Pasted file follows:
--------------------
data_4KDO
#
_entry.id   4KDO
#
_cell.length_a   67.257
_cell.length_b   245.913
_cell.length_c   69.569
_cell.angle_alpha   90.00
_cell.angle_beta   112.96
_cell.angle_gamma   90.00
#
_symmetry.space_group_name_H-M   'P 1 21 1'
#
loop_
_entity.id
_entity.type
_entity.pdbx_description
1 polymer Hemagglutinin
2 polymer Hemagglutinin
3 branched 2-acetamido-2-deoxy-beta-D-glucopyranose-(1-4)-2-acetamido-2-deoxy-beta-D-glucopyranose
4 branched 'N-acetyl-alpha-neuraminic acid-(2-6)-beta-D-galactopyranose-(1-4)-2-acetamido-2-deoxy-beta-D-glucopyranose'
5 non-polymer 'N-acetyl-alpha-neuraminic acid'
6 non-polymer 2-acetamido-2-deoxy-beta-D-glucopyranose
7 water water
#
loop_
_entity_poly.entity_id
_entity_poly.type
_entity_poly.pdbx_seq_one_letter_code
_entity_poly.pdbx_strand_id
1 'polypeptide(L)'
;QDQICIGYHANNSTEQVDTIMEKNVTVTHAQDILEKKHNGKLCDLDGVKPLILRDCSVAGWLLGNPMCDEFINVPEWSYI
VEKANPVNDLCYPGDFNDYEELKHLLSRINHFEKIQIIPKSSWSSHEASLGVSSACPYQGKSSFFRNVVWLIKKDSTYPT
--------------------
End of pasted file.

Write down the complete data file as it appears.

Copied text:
data_4KDO
#
_entry.id   4KDO
#
_cell.length_a   67.257
_cell.length_b   245.913
_cell.length_c   69.569
_cell.angle_alpha   90.00
_cell.angle_beta   112.96
_cell.angle_gamma   90.00
#
_symmetry.space_group_name_H-M   'P 1 21 1'
#
loop_
_entity.id
_entity.type
_entity.pdbx_description
1 polymer Hemagglutinin
2 polymer Hemagglutinin
3 branched 2-acetamido-2-deoxy-beta-D-glucopyranose-(1-4)-2-acetamido-2-deoxy-beta-D-glucopyranose
4 branched 'N-acetyl-alpha-neuraminic acid-(2-6)-beta-D-galactopyranose-(1-4)-2-acetamido-2-deoxy-beta-D-glucopyranose'
5 non-polymer 'N-acetyl-alpha-neuraminic acid'
6 non-polymer 2-acetamido-2-deoxy-beta-D-glucopyranose
7 water water
#
loop_
_entity_poly.entity_id
_entity_poly.type
_entity_poly.pdbx_seq_one_letter_code
_entity_poly.pdbx_strand_id
1 'polypeptide(L)'
;QDQICIGYHANNSTEQVDTIMEKNVTVTHAQDILEKKHNGKLCDLDGVKPLILRDCSVAGWLLGNPMCDEFINVPEWSYI
VEKANPVNDLCYPGDFNDYEELKHLLSRINHFEKIQIIPKSSWSSHEASLGVSSACPYQGKSSFFRNVVWLIKKDSTYPT